Senator Jon Tester today announced that he will introduce a new measure aimed at prohibiting members of Congress and their employees from stock market trading based on inside information.
Federal law currently does not prohibit U.S. Representatives, Senators and their staffers from trading stocks based on privileged information such as the status of legislation and pending government regulations.
Tester's bill, the Stop Trading on Congressional Knowledge Act, prevents members and employees from using knowledge gained from Congressional work and service for their personal financial benefit. The STOCK Act creates new rules and reporting requirements that improve transparency. It also requires certain "consultants" who contact congressional offices for information that may affect the stocks of their clients to register as lobbyists.
"Members of Congress are public servants who should be serving the public, not themselves," said Tester, the first U.S. Senator to post his public schedule online and to conduct regular ethics audits of his office. "Our bill is simply a common-sense plan to bring more sunlight to government and to bring accountability to folks who abuse the public's trust. I expect this measure to win bipartisan support and usher in a new level of transparency in Congress."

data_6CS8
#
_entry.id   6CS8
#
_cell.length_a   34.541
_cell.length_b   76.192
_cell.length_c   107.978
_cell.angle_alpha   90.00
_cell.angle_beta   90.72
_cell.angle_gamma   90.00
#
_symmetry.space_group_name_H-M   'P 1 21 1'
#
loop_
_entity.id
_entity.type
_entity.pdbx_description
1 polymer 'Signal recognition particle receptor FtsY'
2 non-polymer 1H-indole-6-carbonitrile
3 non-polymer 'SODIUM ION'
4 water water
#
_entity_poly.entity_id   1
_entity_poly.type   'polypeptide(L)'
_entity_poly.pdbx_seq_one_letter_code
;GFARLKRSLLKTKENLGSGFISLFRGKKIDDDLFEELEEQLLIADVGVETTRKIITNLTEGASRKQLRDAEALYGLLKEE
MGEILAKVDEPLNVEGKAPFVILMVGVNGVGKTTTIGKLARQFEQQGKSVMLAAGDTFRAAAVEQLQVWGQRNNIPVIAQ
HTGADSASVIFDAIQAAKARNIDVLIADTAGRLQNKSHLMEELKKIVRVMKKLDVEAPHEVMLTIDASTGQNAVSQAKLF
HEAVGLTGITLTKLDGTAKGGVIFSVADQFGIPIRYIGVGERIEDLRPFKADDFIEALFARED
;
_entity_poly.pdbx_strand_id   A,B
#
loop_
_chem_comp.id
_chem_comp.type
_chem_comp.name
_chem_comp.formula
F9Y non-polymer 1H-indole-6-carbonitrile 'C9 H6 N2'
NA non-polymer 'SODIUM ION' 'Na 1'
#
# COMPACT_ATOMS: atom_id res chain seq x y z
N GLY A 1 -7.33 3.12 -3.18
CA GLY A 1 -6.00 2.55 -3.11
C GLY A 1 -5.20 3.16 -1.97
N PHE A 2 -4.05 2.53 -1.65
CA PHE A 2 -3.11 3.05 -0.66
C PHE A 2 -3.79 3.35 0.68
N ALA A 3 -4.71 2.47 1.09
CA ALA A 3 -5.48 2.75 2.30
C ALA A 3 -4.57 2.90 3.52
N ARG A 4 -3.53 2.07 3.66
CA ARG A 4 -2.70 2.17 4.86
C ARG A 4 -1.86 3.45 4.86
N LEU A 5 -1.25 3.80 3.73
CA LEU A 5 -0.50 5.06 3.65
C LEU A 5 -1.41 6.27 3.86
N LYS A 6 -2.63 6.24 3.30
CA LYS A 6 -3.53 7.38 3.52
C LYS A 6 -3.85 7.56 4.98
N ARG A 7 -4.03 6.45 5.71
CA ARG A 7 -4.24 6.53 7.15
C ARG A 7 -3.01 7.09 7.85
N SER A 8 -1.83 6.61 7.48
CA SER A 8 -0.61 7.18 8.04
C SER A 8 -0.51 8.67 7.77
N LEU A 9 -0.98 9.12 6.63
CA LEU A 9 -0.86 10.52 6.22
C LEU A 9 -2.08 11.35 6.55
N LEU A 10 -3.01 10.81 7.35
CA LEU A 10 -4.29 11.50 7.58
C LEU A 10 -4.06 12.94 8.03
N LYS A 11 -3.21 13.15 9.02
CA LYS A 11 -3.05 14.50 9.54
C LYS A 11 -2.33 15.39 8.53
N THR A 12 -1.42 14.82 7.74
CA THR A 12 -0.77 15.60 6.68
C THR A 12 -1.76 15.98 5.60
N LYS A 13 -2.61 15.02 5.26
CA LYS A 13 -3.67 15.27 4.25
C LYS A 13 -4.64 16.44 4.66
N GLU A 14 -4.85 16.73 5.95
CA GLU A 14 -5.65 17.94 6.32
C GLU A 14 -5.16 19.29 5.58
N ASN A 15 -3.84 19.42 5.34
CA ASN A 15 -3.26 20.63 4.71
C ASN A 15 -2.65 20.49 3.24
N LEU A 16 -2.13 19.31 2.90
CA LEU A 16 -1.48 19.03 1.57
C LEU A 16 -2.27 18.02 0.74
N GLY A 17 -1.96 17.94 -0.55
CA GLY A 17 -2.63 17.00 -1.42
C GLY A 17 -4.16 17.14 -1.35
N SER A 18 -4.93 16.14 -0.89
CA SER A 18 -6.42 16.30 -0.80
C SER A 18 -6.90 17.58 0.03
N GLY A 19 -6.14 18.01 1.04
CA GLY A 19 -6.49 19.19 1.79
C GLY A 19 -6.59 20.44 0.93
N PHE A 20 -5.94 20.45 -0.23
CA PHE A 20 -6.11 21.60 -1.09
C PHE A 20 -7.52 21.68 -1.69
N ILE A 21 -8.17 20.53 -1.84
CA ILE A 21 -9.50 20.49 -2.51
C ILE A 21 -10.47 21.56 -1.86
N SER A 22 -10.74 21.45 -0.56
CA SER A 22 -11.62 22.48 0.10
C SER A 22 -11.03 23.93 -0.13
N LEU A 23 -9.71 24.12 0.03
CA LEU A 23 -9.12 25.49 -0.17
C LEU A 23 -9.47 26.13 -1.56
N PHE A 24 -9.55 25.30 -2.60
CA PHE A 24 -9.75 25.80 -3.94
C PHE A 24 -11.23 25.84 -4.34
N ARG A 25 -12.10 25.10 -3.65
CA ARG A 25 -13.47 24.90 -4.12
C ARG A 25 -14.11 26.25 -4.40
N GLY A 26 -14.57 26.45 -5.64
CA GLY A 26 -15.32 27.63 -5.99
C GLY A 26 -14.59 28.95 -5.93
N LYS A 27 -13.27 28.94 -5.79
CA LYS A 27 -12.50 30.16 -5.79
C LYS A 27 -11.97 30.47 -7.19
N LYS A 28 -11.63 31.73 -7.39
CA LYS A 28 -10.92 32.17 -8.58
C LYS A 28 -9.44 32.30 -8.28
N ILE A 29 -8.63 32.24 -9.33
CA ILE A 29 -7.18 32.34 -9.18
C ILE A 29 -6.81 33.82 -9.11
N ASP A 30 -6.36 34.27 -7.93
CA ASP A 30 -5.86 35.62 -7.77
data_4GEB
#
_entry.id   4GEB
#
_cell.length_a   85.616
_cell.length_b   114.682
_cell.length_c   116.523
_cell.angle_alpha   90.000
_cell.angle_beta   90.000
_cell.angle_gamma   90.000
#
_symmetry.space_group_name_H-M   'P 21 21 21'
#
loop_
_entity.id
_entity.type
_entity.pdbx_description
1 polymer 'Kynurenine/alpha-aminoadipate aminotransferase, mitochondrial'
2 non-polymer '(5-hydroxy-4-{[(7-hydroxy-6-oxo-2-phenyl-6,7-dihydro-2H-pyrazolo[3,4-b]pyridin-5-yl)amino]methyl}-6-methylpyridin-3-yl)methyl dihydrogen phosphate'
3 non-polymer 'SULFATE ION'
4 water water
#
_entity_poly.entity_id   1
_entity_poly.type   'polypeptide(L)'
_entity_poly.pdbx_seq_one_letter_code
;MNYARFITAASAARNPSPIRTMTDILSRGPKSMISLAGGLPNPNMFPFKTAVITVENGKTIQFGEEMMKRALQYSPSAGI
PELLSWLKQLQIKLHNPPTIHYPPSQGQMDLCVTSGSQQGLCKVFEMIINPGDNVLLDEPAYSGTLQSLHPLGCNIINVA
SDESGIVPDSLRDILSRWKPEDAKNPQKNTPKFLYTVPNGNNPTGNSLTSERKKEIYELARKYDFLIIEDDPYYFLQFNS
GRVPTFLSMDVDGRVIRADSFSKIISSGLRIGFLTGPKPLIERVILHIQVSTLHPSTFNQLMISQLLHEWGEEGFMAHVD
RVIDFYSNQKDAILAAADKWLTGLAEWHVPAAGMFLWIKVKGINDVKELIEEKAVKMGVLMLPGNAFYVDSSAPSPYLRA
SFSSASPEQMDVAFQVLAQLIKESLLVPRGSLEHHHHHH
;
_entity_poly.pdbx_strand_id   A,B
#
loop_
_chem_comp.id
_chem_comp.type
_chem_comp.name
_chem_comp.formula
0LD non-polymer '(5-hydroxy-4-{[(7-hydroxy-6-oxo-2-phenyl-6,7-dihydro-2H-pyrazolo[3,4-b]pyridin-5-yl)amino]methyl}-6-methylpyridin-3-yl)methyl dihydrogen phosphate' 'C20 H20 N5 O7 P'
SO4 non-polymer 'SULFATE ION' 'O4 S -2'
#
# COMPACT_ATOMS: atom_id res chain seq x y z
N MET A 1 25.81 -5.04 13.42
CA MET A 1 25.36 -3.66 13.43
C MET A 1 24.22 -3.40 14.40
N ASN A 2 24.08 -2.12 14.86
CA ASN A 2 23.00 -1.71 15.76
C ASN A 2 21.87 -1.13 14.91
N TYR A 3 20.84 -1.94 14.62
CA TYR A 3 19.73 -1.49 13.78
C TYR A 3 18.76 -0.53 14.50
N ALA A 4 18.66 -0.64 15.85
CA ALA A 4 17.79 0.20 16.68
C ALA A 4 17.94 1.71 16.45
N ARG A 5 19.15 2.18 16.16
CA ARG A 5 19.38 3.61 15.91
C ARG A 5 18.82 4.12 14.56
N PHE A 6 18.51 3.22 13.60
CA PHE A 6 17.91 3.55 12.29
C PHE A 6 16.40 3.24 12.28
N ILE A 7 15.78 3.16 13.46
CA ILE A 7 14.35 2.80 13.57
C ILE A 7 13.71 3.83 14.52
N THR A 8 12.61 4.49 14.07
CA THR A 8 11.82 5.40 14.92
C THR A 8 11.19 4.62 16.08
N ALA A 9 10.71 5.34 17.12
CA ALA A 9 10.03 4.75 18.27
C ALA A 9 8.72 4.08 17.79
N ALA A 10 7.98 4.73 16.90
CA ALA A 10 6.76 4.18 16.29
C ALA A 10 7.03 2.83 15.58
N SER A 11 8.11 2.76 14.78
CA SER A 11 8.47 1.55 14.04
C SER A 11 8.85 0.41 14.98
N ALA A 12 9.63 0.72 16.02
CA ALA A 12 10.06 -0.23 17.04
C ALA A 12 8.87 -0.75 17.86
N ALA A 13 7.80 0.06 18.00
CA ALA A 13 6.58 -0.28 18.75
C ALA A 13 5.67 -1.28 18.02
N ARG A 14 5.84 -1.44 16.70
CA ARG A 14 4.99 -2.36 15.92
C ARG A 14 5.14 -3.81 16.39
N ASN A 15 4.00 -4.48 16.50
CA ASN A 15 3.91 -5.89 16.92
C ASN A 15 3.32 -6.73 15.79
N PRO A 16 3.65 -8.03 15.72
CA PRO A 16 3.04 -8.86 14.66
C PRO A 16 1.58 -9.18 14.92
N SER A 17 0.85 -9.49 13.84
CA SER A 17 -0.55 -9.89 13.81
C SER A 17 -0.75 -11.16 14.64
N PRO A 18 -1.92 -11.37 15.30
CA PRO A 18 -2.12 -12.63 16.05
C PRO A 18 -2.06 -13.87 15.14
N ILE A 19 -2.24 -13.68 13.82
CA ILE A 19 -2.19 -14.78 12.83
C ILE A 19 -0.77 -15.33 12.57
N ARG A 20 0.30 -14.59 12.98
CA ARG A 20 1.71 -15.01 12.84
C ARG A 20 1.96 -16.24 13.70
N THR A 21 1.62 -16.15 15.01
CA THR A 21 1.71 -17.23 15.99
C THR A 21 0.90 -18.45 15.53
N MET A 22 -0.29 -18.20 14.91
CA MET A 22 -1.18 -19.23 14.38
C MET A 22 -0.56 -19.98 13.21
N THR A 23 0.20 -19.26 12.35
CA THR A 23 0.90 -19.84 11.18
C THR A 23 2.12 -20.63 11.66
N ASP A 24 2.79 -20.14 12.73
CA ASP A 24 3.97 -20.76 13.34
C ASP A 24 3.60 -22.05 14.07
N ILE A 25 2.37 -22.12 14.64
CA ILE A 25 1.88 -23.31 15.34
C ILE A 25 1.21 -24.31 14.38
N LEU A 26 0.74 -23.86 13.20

Tester, who wrote the legislation with Senator Kirsten Gillibrand, D-N.Y., added that members of Congress should be playing by the same rules as everyone else.
Tester's and Gillibrand's STOCK Act will:
* Ban insider trading by altering its definition to include purchasing assets on the basis of knowledge of a legislative action gained from a member or employee of Congress or by virtue of being a member or employee of Congress,
* Amend Senate rules to make it a violation to provide information knowing that it will be used to buy or sell an asset,
* Require "political intelligence consultants" -- those individuals contacting legislative and executive branch employees to acquire market intelligence regarding a proposed rule, regulation or legislation -- to register as lobbyists
Recent media reports have raised the possibility of members of Congress using knowledge gained from their work to make business transactions.